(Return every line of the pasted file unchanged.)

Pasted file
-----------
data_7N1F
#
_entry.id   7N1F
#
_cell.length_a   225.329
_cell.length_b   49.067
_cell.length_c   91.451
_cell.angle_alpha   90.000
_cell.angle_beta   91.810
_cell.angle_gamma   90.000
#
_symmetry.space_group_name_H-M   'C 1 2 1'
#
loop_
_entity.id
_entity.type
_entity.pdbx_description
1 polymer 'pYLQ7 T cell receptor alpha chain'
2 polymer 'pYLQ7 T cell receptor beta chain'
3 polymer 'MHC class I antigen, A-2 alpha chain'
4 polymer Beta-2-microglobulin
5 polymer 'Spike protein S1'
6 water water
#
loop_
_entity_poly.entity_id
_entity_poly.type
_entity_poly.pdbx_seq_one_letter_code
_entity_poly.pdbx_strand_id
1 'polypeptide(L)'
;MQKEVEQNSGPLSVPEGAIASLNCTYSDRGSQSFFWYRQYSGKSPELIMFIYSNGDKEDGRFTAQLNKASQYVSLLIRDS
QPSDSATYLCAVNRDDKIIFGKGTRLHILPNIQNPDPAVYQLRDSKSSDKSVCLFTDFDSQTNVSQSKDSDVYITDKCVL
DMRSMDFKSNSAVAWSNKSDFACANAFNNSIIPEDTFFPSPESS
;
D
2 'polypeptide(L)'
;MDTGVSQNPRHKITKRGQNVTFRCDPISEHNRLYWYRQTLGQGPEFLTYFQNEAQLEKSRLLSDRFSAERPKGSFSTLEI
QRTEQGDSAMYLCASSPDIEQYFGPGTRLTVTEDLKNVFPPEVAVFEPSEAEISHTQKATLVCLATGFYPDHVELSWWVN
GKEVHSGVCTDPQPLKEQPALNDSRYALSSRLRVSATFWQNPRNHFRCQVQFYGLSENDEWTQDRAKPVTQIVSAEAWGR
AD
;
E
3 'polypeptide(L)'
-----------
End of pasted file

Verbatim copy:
data_7N1F
#
_entry.id   7N1F
#
_cell.length_a   225.329
_cell.length_b   49.067
_cell.length_c   91.451
_cell.angle_alpha   90.000
_cell.angle_beta   91.810
_cell.angle_gamma   90.000
#
_symmetry.space_group_name_H-M   'C 1 2 1'
#
loop_
_entity.id
_entity.type
_entity.pdbx_description
1 polymer 'pYLQ7 T cell receptor alpha chain'
2 polymer 'pYLQ7 T cell receptor beta chain'
3 polymer 'MHC class I antigen, A-2 alpha chain'
4 polymer Beta-2-microglobulin
5 polymer 'Spike protein S1'
6 water water
#
loop_
_entity_poly.entity_id
_entity_poly.type
_entity_poly.pdbx_seq_one_letter_code
_entity_poly.pdbx_strand_id
1 'polypeptide(L)'
;MQKEVEQNSGPLSVPEGAIASLNCTYSDRGSQSFFWYRQYSGKSPELIMFIYSNGDKEDGRFTAQLNKASQYVSLLIRDS
QPSDSATYLCAVNRDDKIIFGKGTRLHILPNIQNPDPAVYQLRDSKSSDKSVCLFTDFDSQTNVSQSKDSDVYITDKCVL
DMRSMDFKSNSAVAWSNKSDFACANAFNNSIIPEDTFFPSPESS
;
D
2 'polypeptide(L)'
;MDTGVSQNPRHKITKRGQNVTFRCDPISEHNRLYWYRQTLGQGPEFLTYFQNEAQLEKSRLLSDRFSAERPKGSFSTLEI
QRTEQGDSAMYLCASSPDIEQYFGPGTRLTVTEDLKNVFPPEVAVFEPSEAEISHTQKATLVCLATGFYPDHVELSWWVN
GKEVHSGVCTDPQPLKEQPALNDSRYALSSRLRVSATFWQNPRNHFRCQVQFYGLSENDEWTQDRAKPVTQIVSAEAWGR
AD
;
E
3 'polypeptide(L)'